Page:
Registered with the Registrar of Newspapers for India under R.N.I 53640/91
Vol. XXX No. 23, April 1-15, 2021
I was six years old, when the Moore Market burned down.
The tragedy didn’t faze me, I must admit, chiefly because I wasn’t aware of it when it happened (in fact, I wasn’t even in the country). But relocation to Chennai meant that I found the place mentioned more than once in random conversations, movies and Thamizh serial stories as a sort of magic kingdom (rising, with a rather puzzling, but nevertheless magnificent Arabian outline against the Madras skyline) where you could acquire anything from ceiling fans to second-hand books probably lost in the 15th Century. The Arabian outline made sense years later, of course, designed at it was in the Indo-Saracenic style by R.E. Ellis and finished in 1900. I bemoaned the fact that I could never visit this splendid cavern of forgotten treasures, for no matter how much I read and heard, it was nothing, I knew, compared to the real thing.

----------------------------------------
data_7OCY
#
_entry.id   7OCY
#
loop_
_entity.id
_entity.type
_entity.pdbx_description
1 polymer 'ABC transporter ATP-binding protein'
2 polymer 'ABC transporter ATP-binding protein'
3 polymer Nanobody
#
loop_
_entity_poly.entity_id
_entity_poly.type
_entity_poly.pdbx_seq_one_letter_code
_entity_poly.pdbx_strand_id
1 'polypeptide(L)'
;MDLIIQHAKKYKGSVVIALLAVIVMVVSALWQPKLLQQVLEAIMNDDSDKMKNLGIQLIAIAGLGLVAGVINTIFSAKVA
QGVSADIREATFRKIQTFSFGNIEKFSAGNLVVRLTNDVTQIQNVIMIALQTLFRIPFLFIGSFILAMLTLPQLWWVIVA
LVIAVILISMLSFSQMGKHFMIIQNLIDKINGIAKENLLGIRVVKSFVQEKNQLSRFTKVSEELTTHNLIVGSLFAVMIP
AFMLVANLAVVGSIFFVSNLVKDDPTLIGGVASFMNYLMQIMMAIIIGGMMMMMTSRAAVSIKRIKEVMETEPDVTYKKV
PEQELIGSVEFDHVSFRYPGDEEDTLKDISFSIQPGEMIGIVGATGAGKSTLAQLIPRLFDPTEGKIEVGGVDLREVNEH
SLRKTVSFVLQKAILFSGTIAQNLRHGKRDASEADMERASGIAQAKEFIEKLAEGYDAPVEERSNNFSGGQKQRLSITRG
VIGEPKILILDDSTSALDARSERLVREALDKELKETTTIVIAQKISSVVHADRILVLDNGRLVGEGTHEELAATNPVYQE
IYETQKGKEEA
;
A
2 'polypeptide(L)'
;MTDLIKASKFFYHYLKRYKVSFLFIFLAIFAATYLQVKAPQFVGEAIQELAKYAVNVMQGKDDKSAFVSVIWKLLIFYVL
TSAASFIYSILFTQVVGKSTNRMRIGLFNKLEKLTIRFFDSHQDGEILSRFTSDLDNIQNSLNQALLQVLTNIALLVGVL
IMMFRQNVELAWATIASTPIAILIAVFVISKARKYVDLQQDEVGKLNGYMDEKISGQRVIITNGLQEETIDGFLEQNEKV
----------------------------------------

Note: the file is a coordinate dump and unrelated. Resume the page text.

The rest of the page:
And then, years later, I did stumble upon it – or rather, a miniature model version of it, amidst cars, beedi-chewing pedestrians, crushed plastic bottles, two-wheelers and aeons of neglect – in the parking lot of the Chennai Suburban Railway Terminus. I stared at this monument to lost glory, still beautiful, still retaining its charm with its tiny steps, delicate arches and corridors, all inspiring me with a deep desire to attain the dimensions of a Lilliputian.
I couldn’t, of course, but I could do something else: record it as a miniature. Terrified as I was that the model too, might be destroyed, I raced to finish it while it still stood, crumbling corners notwithstanding. It was one of the first miniatures I did and is by far, my favourite.
Description: 3.5” by 5” approximately
Medium: Black and White Micron Pens; 0.20mm and 0.35mm.